Tyeb Mehta Biography

(Indian painter)

Birthday: July 25, 1925 (Leo)

Born In: Kapadvanj, Gujarat, India

Not every day a man with as exceptional artistic calibre as Tyeb Mehta is born. A supremely talented Indian painter, Tyeb Mehta’s paintings epitomized the modern language of Indian art. He is revered to as a cultural hero who through his paintings brought out the evils of the contemporary society, most dominantly their suffering, anguish and dilemma. Born at a time when the country was experiencing nationalism at its peak, events and experiences from his personal life shaped much of his artistic career. The spirit of nationalism and the distress that came with partition were strongly portrayed on his canvas. He was later inspired by Francis Bacon’s expressionist paintings and minimalist art of New York. What made Tyeb Mehta the most noted artist of India was the fact the he was the first Indian contemporary artist whose works were sold for over a million dollars. Furthermore, he also led to what eventually became the great Indian art boom in the country.
Quick Facts

Indian Celebrities Born In July

Died At Age: 83


Spouse/Ex-: Sakina

children: Yusuf and Himani

Artists Indian Men

Died on: July 2, 2009

place of death: Mumbai, India

More Facts

awards: Padma Bhushan (2007)
Kalidas Samman (1988)
Prix Nationale at the International Festival of Painting in Cagnes-sur-Mer
France (1974)

Childhood & Early Life
Tyeb Mehta was born on September 26, 1925 in Kapadvanj, in the town of Kheda district in Gujarat in a Shi’ite Muslim family. During the partition of the country, his family chose to stay back in India, instead of moving over to Muslim-dominated Pakistan.
Raised in the Crawford Market area of Mumbai, young Tyeb was greatly influenced by the communal riots that the family was exposed to during partition. The incidents that he witnessed early in his life played a crucial role in his upbringing and later in his career.
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He started off his career by working as a film editor at the Famous Studios in Tardeo, Mumbai in a cinema laboratory, along with his family.
It was his profound interest in painting that took him to Sir J.J. School of Art in 1952, from where he did his diploma in painting.
Later, he became a part of the Bombay Progressive Artists Group, the same group which boasted of having painting greats such as FN Souza, SH Raza and MF Husain. Inspired by the western modernism that the group professed, he moulded his paintings on the same lines.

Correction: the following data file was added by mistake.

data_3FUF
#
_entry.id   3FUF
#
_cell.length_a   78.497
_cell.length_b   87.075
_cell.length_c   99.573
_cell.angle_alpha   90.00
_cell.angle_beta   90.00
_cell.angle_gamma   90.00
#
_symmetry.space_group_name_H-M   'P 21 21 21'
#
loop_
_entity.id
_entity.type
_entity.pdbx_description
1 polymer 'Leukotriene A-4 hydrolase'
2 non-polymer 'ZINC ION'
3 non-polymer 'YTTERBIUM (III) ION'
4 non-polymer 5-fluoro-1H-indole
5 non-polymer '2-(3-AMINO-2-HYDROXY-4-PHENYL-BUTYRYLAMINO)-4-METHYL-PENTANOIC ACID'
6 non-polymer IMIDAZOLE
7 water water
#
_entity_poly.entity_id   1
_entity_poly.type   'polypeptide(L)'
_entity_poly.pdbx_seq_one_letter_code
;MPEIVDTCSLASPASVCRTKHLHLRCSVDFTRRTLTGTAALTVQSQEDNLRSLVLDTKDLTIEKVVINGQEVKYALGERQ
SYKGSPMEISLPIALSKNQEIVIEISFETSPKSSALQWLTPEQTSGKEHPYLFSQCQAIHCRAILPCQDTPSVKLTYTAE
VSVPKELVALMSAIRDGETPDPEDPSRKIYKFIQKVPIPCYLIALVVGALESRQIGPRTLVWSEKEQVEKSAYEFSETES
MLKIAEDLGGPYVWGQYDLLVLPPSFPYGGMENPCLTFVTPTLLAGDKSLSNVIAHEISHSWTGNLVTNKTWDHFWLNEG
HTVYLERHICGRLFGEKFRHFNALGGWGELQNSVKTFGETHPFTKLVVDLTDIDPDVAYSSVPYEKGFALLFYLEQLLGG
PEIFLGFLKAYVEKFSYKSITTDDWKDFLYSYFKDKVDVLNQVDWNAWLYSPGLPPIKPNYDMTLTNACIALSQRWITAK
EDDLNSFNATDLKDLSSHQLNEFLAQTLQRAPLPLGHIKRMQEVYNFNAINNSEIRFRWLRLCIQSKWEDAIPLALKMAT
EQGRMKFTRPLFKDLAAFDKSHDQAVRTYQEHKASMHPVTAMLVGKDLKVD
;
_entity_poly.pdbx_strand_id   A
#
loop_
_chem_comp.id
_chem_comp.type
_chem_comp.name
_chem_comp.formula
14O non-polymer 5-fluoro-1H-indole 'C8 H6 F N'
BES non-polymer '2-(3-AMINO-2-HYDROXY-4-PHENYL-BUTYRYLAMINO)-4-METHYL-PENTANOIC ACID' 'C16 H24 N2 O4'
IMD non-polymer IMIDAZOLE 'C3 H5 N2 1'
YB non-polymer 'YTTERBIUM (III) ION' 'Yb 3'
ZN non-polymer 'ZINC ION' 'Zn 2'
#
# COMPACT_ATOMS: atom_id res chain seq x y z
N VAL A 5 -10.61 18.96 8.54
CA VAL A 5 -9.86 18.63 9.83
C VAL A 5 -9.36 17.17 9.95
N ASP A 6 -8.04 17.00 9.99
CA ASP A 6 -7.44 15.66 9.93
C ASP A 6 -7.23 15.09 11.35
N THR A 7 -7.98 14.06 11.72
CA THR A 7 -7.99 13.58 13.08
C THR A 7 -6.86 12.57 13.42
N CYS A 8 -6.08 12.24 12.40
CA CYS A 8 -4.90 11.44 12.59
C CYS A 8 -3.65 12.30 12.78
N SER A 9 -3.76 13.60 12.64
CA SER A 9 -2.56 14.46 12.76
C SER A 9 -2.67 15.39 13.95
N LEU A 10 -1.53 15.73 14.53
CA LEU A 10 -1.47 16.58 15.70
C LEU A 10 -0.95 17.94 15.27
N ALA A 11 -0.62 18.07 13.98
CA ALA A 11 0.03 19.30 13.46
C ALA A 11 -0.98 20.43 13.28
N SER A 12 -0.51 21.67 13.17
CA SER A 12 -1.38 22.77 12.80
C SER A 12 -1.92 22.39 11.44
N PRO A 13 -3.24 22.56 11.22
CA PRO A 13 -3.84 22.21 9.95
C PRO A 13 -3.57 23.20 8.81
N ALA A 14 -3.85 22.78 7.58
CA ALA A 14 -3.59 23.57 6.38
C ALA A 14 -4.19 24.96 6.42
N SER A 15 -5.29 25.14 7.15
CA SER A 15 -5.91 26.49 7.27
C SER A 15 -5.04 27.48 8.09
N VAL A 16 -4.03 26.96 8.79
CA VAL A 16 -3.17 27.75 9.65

In 1959, he moved to London, where he spent the important years of his youth life. It was during this time that he was inspired by the works of Francis Bacon, an expressionist painter whom he became acquainted with in London. The latter’s work greatly inspired his future paintings..
In 1964, he moved to New York, where he was awarded a fellowship from the John D Rockefeller 3rd Fund in 1968. His painting style eventually evolved as he drew inspiration from minimalist art and his work came to be characterized by minimalism.
Returning to India, he started living in Mumbai. In 1970, he made a short three-minute film, ‘Koodal’ which in Tamil means ‘meeting place’. Essentially shot at the Bandra slaughter house, the film won him his first Filmfare Critics Award.
Meanwhile it was during this time that he came up with the popular painting of a trussed bull that displayed the light of helpless animals at the Mumbai slaughter house.
For a year, from 1984 to 1985, he served as the Artist-in-Residence at Santiniketan. The period brought about significant changes in his work and painting themes.
In 1991, he came up with the work, ‘Falling Figure’, which was largely impacted by the communal riots which he was exposed to as a child. He brought to canvas the violent death of a man in the street that he witnessed during the riots at the time of Partition of India. The painting showed the immense pain and brutality that the man suffered.
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During this time, he came up with several notable works of his lifetime including that of a trapped rickshaw puller which highlighted his cynicism with the world around and so on.
His painting of demon MahisHasura and Goddess Kali was the most celebrated work of the time and brought him immense fame and recognition. The way with which he dealt with the theme on canvas was greatly acknowledged. What’s more, the painting went on to gain 10 million Indian rupees at the Saffornart’s online auction in 2005.
Same year, he created history with his painting ‘Gesture’ which was sold for 31 million Indian rupees to Ranjit Malkani, at the Osian’s auction. The deal made him the highest paid Indian contemporary artist at an auction. Also, he became the first ever Indian artist to be paid so handsomely by an Indian buyer.
Awards & Achievements
In 1974, he was honoured the Prix Nationale at the International Festival of Painting in Cagnes-sur-Mer, France.
In 1988, the Government of Madhya Pradesh conferred him with the Kalidas Samman.
In 2007, the Government of India honored him with the country’s third highest civilian award, Padma Bhushan.
Personal Life & Legacy
He went into the wedlock with Sakina. The couple was blessed with two children, a son Yusuf and a daughter Himani.
He died on July 2, 2009 due to heart attack.
An extremely self-critical painter, Mehta had set such high standards for himself that for every painting that he sold at an auction, he destroyed seven to eight paintings, until he came up with the one, which according to him met his standards.

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